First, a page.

The Nez Perce story has been used to tell stories of military competence—and incompetence, of Westward expansion and the inevitable white progress across the continent that begins with Lewis and Clark. It has revealed stories of heroism, and of government betrayal, eloquent speech and the storybook endings of former foes in battle talking in comfort and mutual admiration in their retirements. It’s as though generals Howard and Gibbons sought opportunity to sit with Chief Joseph and, somehow, make things right. (The looks on Joseph’s tired face tell you that they are not.)

Now the Nez Perce Story becomes part of the conversation about America’s racial struggles.

David Osborne’s The Coming follows the Nez Perce story through the life of Daytime Smoke, William Clark’s Nez Perce son. Daytime Smoke is a true character that we know little about—he probably died in captivity after the War—but Osborne uses the story to talk about a failure of Indian-White relations with tragic consequences.

I’ve not made it through William Vollmann’s The Dying Grass, a 1300 page volume of historical fiction with footnotes, but know that it is the fourth or fifth volume in a projected series of seven—Seven Dreams—focused on the European conquest of America.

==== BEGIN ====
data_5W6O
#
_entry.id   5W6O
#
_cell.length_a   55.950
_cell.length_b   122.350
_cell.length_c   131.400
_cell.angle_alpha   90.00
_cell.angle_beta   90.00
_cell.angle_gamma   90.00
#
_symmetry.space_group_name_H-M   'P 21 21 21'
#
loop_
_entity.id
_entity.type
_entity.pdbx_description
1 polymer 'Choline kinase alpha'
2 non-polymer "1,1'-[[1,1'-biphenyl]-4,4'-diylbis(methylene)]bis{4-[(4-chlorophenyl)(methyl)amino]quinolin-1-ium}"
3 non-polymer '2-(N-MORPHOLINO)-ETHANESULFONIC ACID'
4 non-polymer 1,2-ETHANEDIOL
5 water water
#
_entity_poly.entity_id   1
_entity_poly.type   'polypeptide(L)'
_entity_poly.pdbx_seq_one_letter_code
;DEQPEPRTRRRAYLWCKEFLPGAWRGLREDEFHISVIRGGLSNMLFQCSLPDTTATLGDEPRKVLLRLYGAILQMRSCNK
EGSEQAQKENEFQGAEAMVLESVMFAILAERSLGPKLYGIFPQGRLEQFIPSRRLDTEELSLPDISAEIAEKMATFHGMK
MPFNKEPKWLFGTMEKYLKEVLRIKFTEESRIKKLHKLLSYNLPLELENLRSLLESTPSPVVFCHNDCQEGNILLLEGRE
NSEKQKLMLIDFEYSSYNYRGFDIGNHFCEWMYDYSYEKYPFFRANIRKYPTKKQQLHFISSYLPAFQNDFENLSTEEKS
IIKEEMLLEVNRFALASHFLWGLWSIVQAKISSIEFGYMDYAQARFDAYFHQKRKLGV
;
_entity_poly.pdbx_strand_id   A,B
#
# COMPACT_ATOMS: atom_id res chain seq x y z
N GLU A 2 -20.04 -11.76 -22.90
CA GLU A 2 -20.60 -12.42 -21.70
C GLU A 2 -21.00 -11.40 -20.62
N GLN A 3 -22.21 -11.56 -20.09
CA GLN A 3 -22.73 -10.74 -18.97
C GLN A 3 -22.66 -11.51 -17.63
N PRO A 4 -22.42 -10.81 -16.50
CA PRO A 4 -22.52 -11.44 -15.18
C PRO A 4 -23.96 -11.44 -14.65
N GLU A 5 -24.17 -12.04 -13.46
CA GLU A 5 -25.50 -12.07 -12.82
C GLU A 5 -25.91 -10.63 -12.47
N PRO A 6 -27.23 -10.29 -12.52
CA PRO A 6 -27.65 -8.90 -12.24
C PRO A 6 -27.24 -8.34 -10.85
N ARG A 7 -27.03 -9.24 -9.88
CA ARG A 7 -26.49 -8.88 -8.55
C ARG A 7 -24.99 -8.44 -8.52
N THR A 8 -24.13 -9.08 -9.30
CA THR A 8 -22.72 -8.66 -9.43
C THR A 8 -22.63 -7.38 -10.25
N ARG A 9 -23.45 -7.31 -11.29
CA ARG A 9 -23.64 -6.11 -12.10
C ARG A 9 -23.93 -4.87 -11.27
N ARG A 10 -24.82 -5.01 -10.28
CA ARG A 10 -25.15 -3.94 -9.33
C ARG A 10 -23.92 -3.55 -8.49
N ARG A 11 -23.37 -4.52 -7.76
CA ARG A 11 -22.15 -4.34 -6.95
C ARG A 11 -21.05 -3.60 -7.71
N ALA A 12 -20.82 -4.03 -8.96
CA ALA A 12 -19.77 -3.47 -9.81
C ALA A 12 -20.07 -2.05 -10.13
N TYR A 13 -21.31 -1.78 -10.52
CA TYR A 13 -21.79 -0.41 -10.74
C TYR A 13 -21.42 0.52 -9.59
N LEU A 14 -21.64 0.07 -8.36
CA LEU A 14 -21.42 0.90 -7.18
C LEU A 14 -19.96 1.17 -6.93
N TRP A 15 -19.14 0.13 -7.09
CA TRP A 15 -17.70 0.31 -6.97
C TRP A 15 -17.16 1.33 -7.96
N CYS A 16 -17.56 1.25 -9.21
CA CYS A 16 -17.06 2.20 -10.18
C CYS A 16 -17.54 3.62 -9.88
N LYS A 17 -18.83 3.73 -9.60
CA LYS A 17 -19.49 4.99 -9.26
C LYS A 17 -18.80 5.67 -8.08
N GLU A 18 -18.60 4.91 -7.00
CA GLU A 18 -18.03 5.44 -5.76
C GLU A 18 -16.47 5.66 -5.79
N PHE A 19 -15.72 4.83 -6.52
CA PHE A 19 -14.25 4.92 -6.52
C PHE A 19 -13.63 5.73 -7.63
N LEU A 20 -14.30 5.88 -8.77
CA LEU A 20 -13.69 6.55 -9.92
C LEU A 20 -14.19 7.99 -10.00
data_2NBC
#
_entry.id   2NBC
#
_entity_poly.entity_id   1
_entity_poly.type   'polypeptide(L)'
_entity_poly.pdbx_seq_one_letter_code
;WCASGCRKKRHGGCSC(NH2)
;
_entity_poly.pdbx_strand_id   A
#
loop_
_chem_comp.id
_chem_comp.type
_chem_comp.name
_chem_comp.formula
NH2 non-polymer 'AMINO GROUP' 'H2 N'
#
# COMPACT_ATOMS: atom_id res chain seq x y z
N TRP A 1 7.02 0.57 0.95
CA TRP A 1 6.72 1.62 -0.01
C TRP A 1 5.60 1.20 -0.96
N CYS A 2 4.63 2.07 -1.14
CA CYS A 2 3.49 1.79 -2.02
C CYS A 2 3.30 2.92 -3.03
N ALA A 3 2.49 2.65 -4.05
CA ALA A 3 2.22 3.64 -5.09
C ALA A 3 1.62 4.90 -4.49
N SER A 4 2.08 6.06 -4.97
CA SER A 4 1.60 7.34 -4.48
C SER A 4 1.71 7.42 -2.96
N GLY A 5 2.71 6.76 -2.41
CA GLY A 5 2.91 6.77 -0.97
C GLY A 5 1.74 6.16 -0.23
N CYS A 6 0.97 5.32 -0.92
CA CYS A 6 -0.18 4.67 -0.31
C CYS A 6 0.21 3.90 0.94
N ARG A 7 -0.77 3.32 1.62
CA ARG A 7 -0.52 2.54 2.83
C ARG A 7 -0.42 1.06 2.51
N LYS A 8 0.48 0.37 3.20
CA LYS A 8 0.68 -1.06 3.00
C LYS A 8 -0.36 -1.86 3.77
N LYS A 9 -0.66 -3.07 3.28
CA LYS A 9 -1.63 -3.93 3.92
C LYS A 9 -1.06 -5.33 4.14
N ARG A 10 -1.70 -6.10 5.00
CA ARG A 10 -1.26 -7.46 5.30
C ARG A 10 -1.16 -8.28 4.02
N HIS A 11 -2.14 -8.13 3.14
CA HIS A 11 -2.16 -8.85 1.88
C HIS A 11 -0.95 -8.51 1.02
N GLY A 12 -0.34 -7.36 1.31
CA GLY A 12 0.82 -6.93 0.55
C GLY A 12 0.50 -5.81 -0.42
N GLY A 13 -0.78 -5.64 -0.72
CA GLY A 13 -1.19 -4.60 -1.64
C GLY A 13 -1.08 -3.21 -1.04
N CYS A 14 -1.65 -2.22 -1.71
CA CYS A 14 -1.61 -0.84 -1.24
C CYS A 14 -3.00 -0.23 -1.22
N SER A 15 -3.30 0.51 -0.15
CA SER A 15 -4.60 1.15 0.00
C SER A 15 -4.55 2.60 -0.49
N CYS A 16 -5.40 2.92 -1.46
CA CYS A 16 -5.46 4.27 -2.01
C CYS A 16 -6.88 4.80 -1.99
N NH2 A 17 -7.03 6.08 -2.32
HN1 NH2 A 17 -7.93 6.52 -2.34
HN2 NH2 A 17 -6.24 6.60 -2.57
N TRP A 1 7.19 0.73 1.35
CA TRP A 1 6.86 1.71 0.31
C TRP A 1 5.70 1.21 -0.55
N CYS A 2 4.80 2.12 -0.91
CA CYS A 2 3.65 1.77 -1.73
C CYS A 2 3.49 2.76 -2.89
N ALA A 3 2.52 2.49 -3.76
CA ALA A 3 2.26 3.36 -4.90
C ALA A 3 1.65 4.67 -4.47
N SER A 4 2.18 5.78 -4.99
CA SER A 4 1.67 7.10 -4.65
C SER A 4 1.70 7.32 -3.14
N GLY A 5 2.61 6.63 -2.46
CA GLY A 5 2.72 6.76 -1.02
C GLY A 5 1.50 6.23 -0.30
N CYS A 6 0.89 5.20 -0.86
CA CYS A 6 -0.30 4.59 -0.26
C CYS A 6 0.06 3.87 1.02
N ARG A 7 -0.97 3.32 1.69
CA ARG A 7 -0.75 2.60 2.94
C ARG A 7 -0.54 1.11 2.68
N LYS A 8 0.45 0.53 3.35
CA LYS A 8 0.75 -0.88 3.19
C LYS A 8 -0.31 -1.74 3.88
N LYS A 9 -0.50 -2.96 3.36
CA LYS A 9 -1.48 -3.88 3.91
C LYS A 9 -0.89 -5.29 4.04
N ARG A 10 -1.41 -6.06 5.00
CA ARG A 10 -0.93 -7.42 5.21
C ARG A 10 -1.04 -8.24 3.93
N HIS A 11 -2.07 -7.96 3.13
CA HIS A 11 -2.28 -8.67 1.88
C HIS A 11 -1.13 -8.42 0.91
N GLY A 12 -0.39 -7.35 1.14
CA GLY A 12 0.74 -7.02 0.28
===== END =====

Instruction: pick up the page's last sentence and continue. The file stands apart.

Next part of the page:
In other words, expect more. And, as a friend with academic creds told me, “it’s about time that Indians become part of this conversation.”

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Tuesday, May 9, 2017

Bears Ears, Standing Rock, Indians and the Press

Well-known Utah writer Terry Tempest Williams wonders in a recent New York Times piece about the Trump administration’s executive orders and National Monuments. “Will Bears Ears Be the Next Standing Rock?” she asks.

Bears Ears Intertribal Coalition
Terry’s piece ran a couple of days ago. Two friends, one local and one in California, wanted to be sure that I saw it. I did.

My first thought was… good for Terry. She has the national reputation and the local knowledge to get the NYT to listen—and maybe to shake a few boots in Congress (this is not her first run at that noble body).  But…

my second cynical thought was that the Indian voices she raises will soon be drowned out. In the normal course of events, Indian stories and claims, even stories explosive or important enough to get immediate national press attention, move quickly to the back pages (if that even works as a metaphor anymore), and then out of everyday consciousness altogether.

More importantly, this series of front to back to nothing has repeated itself endlessly in the course of American history, so the sad legacy that precedes today’s story gets little attention. Maybe we in the majority do not want to see that history, or we have seen enough and think “not again” and go on to other thoughts.